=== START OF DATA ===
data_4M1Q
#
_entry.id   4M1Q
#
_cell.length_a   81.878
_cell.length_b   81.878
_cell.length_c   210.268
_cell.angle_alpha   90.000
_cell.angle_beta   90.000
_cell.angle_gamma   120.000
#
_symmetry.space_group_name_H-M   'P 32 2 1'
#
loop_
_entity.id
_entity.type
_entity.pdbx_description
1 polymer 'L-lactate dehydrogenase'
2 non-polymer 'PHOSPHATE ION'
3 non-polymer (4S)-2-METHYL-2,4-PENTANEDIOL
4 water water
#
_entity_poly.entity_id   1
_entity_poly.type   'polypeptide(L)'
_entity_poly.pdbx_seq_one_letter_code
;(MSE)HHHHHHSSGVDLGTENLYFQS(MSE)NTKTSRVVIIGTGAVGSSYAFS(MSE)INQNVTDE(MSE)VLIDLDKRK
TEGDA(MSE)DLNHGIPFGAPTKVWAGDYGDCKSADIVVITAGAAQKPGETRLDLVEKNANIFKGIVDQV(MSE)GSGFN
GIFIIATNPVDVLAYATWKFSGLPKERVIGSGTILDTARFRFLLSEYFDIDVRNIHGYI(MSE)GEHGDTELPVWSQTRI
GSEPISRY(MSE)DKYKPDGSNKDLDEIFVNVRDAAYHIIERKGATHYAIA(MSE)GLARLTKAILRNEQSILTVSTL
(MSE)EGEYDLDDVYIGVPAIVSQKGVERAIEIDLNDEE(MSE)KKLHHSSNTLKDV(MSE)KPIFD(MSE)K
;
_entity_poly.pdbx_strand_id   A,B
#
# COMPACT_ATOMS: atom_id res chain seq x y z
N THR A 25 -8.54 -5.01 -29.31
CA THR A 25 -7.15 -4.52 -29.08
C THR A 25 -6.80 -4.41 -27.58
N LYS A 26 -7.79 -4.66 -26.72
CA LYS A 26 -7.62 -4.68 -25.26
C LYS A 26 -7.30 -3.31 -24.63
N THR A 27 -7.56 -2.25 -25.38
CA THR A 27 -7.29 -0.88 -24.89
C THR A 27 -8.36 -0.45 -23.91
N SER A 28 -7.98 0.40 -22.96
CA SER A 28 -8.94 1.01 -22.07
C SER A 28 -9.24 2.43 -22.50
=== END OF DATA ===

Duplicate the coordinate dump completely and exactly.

data_4M1Q
#
_entry.id   4M1Q
#
_cell.length_a   81.878
_cell.length_b   81.878
_cell.length_c   210.268
_cell.angle_alpha   90.000
_cell.angle_beta   90.000
_cell.angle_gamma   120.000
#
_symmetry.space_group_name_H-M   'P 32 2 1'
#
loop_
_entity.id
_entity.type
_entity.pdbx_description
1 polymer 'L-lactate dehydrogenase'
2 non-polymer 'PHOSPHATE ION'
3 non-polymer (4S)-2-METHYL-2,4-PENTANEDIOL
4 water water
#
_entity_poly.entity_id   1
_entity_poly.type   'polypeptide(L)'
_entity_poly.pdbx_seq_one_letter_code
;(MSE)HHHHHHSSGVDLGTENLYFQS(MSE)NTKTSRVVIIGTGAVGSSYAFS(MSE)INQNVTDE(MSE)VLIDLDKRK
TEGDA(MSE)DLNHGIPFGAPTKVWAGDYGDCKSADIVVITAGAAQKPGETRLDLVEKNANIFKGIVDQV(MSE)GSGFN
GIFIIATNPVDVLAYATWKFSGLPKERVIGSGTILDTARFRFLLSEYFDIDVRNIHGYI(MSE)GEHGDTELPVWSQTRI
GSEPISRY(MSE)DKYKPDGSNKDLDEIFVNVRDAAYHIIERKGATHYAIA(MSE)GLARLTKAILRNEQSILTVSTL
(MSE)EGEYDLDDVYIGVPAIVSQKGVERAIEIDLNDEE(MSE)KKLHHSSNTLKDV(MSE)KPIFD(MSE)K
;
_entity_poly.pdbx_strand_id   A,B
#
# COMPACT_ATOMS: atom_id res chain seq x y z
N THR A 25 -8.54 -5.01 -29.31
CA THR A 25 -7.15 -4.52 -29.08
C THR A 25 -6.80 -4.41 -27.58
N LYS A 26 -7.79 -4.66 -26.72
CA LYS A 26 -7.62 -4.68 -25.26
C LYS A 26 -7.30 -3.31 -24.63
N THR A 27 -7.56 -2.25 -25.38
CA THR A 27 -7.29 -0.88 -24.89
C THR A 27 -8.36 -0.45 -23.91
N SER A 28 -7.98 0.40 -22.96
CA SER A 28 -8.94 1.01 -22.07
C SER A 28 -9.24 2.43 -22.50